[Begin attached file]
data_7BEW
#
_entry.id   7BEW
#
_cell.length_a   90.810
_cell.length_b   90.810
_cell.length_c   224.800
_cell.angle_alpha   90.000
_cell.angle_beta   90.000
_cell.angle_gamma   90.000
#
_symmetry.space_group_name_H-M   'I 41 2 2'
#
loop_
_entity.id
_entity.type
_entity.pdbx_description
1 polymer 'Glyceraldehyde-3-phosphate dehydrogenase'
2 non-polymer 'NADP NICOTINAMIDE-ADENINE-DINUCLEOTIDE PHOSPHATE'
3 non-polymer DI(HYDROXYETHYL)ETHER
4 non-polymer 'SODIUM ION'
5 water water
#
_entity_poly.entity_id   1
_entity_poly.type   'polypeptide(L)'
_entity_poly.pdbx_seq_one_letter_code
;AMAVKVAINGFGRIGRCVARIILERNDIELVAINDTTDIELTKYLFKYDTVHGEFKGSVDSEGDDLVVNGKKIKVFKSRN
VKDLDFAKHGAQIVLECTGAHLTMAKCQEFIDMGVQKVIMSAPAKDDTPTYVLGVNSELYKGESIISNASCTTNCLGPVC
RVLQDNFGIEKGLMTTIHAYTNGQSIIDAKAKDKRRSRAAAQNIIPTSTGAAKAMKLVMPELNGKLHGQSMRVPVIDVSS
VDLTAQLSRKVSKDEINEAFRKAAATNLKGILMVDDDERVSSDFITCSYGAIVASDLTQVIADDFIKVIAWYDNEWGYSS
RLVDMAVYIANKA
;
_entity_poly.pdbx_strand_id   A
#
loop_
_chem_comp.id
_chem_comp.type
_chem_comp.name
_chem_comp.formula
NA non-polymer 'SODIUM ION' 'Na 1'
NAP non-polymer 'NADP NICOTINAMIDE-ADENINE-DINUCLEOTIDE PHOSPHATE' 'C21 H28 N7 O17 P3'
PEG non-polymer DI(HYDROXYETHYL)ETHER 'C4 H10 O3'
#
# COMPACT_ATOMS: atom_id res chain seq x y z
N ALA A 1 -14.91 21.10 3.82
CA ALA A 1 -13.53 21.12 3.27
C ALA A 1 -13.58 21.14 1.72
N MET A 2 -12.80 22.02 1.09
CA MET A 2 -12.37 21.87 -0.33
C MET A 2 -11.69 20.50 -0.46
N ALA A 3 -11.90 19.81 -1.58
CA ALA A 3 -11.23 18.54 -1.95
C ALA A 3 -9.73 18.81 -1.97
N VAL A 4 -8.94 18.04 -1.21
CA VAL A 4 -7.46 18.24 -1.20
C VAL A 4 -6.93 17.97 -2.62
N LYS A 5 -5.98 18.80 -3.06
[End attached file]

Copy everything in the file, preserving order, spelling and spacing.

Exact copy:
data_7BEW
#
_entry.id   7BEW
#
_cell.length_a   90.810
_cell.length_b   90.810
_cell.length_c   224.800
_cell.angle_alpha   90.000
_cell.angle_beta   90.000
_cell.angle_gamma   90.000
#
_symmetry.space_group_name_H-M   'I 41 2 2'
#
loop_
_entity.id
_entity.type
_entity.pdbx_description
1 polymer 'Glyceraldehyde-3-phosphate dehydrogenase'
2 non-polymer 'NADP NICOTINAMIDE-ADENINE-DINUCLEOTIDE PHOSPHATE'
3 non-polymer DI(HYDROXYETHYL)ETHER
4 non-polymer 'SODIUM ION'
5 water water
#
_entity_poly.entity_id   1
_entity_poly.type   'polypeptide(L)'
_entity_poly.pdbx_seq_one_letter_code
;AMAVKVAINGFGRIGRCVARIILERNDIELVAINDTTDIELTKYLFKYDTVHGEFKGSVDSEGDDLVVNGKKIKVFKSRN
VKDLDFAKHGAQIVLECTGAHLTMAKCQEFIDMGVQKVIMSAPAKDDTPTYVLGVNSELYKGESIISNASCTTNCLGPVC
RVLQDNFGIEKGLMTTIHAYTNGQSIIDAKAKDKRRSRAAAQNIIPTSTGAAKAMKLVMPELNGKLHGQSMRVPVIDVSS
VDLTAQLSRKVSKDEINEAFRKAAATNLKGILMVDDDERVSSDFITCSYGAIVASDLTQVIADDFIKVIAWYDNEWGYSS
RLVDMAVYIANKA
;
_entity_poly.pdbx_strand_id   A
#
loop_
_chem_comp.id
_chem_comp.type
_chem_comp.name
_chem_comp.formula
NA non-polymer 'SODIUM ION' 'Na 1'
NAP non-polymer 'NADP NICOTINAMIDE-ADENINE-DINUCLEOTIDE PHOSPHATE' 'C21 H28 N7 O17 P3'
PEG non-polymer DI(HYDROXYETHYL)ETHER 'C4 H10 O3'
#
# COMPACT_ATOMS: atom_id res chain seq x y z
N ALA A 1 -14.91 21.10 3.82
CA ALA A 1 -13.53 21.12 3.27
C ALA A 1 -13.58 21.14 1.72
N MET A 2 -12.80 22.02 1.09
CA MET A 2 -12.37 21.87 -0.33
C MET A 2 -11.69 20.50 -0.46
N ALA A 3 -11.90 19.81 -1.58
CA ALA A 3 -11.23 18.54 -1.95
C ALA A 3 -9.73 18.81 -1.97
N VAL A 4 -8.94 18.04 -1.21
CA VAL A 4 -7.46 18.24 -1.20
C VAL A 4 -6.93 17.97 -2.62
N LYS A 5 -5.98 18.80 -3.06